Adam Cook / Vancity Theatre / VIFF 2016

Best of 2016 at Vancity Theatre

Best of 2016 at Vancity Theatre

By Adam Cook

As 2016 nears its end, I know that a lot of us have complicated feelings about the year gone by, and for good reason, but one thing we can join together and celebrate are the films that touched us most deeply. This holiday season, come get cozy at Vancity Theatre and catch up on some of the greatest new movies from 2016. Our diverse curated selection of 20 films runs the gamut from the best in homegrown cinema, to Hollywood mastery, the funniest comedies, American indies, Korean thrillers, and more. All of them are worth seeing, but here’s are some of my personal highlights:

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If you’re looking for laughter, look no further than these two completely different but equally entertaining comedies: Love & Friendship and The Mermaid. Whit Stillman’s incredible Jane Austen adaptation is wickedly hilarious and may just have the best ensemble cast of the year, led by Kate Beckinsale, who reveals a side of her talent you may have never expected. She plays the delightfully devilish Lady Susan Vernon who slyly manipulates those around her with her beauty and sharp wit in order to earn her and her daughter a better place in society. The Mermaid is the latest gonzo effort from Hong Kong’s Stephen Chow, who outdoes himself here with a marvelously inventive modern fable about a secret community of mermaids whose habitat is threatened by a scheming developer. This is as weird and silly as it gets, but it’s beautifully directed, a joy to watch, and for a big budget blockbuster may catch you off guard with its biting social commentary.

Whether documentary is your passion or not, The Prison in Twelve Landscapes is an essential look at the prison industrial complex in the United States in a very unusual way. Canadian filmmaker Brett Story directs her poetic eye not simply at the prison system itself, but in a dozen vignettes looks at different strands connected to prisons in order to examine the way mass incarceration is intertwined with America’s society and economy. Kirsten Johnson’s Cameraperson is another unique approach to documentary that transcends the form. Johnson, who has worked as a cinematographer for many years, has assembled various pieces of footage from her career from across the world and created a complex portrait of what it means to be a cameraperson, what it means to create images, to film people and events. It’s personal and yet it speaks to philosophical questions about cinema itself.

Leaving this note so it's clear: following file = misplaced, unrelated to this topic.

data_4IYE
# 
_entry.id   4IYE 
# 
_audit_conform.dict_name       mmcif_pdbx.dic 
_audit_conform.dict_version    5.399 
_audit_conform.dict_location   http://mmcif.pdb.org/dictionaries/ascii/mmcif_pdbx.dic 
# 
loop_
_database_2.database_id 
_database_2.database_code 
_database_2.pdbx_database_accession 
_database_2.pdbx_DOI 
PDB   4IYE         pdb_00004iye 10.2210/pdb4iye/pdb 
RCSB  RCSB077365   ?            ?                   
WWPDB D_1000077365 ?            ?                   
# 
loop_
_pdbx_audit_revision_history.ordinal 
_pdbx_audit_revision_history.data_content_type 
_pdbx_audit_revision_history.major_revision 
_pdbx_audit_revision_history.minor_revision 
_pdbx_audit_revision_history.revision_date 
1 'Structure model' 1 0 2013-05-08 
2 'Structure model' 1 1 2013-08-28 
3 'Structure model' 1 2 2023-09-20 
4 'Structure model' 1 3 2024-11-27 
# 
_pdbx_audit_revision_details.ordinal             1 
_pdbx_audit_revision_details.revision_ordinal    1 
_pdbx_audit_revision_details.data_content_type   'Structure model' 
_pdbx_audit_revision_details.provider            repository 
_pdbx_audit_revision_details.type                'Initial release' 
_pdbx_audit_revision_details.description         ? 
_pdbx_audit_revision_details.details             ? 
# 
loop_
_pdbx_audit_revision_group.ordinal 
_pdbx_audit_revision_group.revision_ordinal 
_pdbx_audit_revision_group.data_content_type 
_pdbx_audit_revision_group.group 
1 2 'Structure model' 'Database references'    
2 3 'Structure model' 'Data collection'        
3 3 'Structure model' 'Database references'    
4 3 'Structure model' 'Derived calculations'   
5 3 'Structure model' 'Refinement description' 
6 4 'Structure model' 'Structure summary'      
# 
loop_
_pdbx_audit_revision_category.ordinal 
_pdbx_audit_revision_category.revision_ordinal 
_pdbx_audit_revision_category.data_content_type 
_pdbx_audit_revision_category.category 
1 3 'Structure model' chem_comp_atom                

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Mainstream South Korean cinema has been consistently delivering some of the world’s greatest genre films for well over a decade now, and 2016 was something of a landmark year. As a result we’ve a triptych to share with you that includes The Handmaiden, The Wailing, and South Korea’s entry for Best Foreign Language Film at the Oscars, The Age of Shadows. Park Chan-Wook is known best for his Vengeance trilogy which includes the beloved cult favourite, Oldboy, and his latest may be his most expertly crafted thriller yet about a thief posing as a servant in order to swindle an heiress—until he becomes infatuated with her. The Wailing is a remarkably tense supernatural thriller about a series of murders in a village overtaken by hysteria after an outsider mysteriously arrives. Lastly, The Age of Shadows is an epic spy story set in the 1920s during the Japanese occupation of Korea about a secret agent hired to work against the Korean resistance.

the-fits-1If you’re looking for an off the radar pick, The Fits is one of the most exciting American debuts of the year. Directed by newcomer Anna Rose Holmer, it blends elements of dance, sports, and art films into a completely original coming-of-age story about a young girl whose battling femininity and masculinity lead to a journey of self discovery in the boxing ring and on the dance floor. It’s important to embrace the new, but sometimes, at the end of the day, you can’t beat a classic, and with Clint Eastwood’s Sully, starring Tom Hanks, you’re in the hands of an old master effortlessly constructing another work of art. And that only covers eight of the 20 films in the series, so there are many other must-sees to check off your To See lists!

The series runs from now to January 1st at Vancity Theatre

 

 

 

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